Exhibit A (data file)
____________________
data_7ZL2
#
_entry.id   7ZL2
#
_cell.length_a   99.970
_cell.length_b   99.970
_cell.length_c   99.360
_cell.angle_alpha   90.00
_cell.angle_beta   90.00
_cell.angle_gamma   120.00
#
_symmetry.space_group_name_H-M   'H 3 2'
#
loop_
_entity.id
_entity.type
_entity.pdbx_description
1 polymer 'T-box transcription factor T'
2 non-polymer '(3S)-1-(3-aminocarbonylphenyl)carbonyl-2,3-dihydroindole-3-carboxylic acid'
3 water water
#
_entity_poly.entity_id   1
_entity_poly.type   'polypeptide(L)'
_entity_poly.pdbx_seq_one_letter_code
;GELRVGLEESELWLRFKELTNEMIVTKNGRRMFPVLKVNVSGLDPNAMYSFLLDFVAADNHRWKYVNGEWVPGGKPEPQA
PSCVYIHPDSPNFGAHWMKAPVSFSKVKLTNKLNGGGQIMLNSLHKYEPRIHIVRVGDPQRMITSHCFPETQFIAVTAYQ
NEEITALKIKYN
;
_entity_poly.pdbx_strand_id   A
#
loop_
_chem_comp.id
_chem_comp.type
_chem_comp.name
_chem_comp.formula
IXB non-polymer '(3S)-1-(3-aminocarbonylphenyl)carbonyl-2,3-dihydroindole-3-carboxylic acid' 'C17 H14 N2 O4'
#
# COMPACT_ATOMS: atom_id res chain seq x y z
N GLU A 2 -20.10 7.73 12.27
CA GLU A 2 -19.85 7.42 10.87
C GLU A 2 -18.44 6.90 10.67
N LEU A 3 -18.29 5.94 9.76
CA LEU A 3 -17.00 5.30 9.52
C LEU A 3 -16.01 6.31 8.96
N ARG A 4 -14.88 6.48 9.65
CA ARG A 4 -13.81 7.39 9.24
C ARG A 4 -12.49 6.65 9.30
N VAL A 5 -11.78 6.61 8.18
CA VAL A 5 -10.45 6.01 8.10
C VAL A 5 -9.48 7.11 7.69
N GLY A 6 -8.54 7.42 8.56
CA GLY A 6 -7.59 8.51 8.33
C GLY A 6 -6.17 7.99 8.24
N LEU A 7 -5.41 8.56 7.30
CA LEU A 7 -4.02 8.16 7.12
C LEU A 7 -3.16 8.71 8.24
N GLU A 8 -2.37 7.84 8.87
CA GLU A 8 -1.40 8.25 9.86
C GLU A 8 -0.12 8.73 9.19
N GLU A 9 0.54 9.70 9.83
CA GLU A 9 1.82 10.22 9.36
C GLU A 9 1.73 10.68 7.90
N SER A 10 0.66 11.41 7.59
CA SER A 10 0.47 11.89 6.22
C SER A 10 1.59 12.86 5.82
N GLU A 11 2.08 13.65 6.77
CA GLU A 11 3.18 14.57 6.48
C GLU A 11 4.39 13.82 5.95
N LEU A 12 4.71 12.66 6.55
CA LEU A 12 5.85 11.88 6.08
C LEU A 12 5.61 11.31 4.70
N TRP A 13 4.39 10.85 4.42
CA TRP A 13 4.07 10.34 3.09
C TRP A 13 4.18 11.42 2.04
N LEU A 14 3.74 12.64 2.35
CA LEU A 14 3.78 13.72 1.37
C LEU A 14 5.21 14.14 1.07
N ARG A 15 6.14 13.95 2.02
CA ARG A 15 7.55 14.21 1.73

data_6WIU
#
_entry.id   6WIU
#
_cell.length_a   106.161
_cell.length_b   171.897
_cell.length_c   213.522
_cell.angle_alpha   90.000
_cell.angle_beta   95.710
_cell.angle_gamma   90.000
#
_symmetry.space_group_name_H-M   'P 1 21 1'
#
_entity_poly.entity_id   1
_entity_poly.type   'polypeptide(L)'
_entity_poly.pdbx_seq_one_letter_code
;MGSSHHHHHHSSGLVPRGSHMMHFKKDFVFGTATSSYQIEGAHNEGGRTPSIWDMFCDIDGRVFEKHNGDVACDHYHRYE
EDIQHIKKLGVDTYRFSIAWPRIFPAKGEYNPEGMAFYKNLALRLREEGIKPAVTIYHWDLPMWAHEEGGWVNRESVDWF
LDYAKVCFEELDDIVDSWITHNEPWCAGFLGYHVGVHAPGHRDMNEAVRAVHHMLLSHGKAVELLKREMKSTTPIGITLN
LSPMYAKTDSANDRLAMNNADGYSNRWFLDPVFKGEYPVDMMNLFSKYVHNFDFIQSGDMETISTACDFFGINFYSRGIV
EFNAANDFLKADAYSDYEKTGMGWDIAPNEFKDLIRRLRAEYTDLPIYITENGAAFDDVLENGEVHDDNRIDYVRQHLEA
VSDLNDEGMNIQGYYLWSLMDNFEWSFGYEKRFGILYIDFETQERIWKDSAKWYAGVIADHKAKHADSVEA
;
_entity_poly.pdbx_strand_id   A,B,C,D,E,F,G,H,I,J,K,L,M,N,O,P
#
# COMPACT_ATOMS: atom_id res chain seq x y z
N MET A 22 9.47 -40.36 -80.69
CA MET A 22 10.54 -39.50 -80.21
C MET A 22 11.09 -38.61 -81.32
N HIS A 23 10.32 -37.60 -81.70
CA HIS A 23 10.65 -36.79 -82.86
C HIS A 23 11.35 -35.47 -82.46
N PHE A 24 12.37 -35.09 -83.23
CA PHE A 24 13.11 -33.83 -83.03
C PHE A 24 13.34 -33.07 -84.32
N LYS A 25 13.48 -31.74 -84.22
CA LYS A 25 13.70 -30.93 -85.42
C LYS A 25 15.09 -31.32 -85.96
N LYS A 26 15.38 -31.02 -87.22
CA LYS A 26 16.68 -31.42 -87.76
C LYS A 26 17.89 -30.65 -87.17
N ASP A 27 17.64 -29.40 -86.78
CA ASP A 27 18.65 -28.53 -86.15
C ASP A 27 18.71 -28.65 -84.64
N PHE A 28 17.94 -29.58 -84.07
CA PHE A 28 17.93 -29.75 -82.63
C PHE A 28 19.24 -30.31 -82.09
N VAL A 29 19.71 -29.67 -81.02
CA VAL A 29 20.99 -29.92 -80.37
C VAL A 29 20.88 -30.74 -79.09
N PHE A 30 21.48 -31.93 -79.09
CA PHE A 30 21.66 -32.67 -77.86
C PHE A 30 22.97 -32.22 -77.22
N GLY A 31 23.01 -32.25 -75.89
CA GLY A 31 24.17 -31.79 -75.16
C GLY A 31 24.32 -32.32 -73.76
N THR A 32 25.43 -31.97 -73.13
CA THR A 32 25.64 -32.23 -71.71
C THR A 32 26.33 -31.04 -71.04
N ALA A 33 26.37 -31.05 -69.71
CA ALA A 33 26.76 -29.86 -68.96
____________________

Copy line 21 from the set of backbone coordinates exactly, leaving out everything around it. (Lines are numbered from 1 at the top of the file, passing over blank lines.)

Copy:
#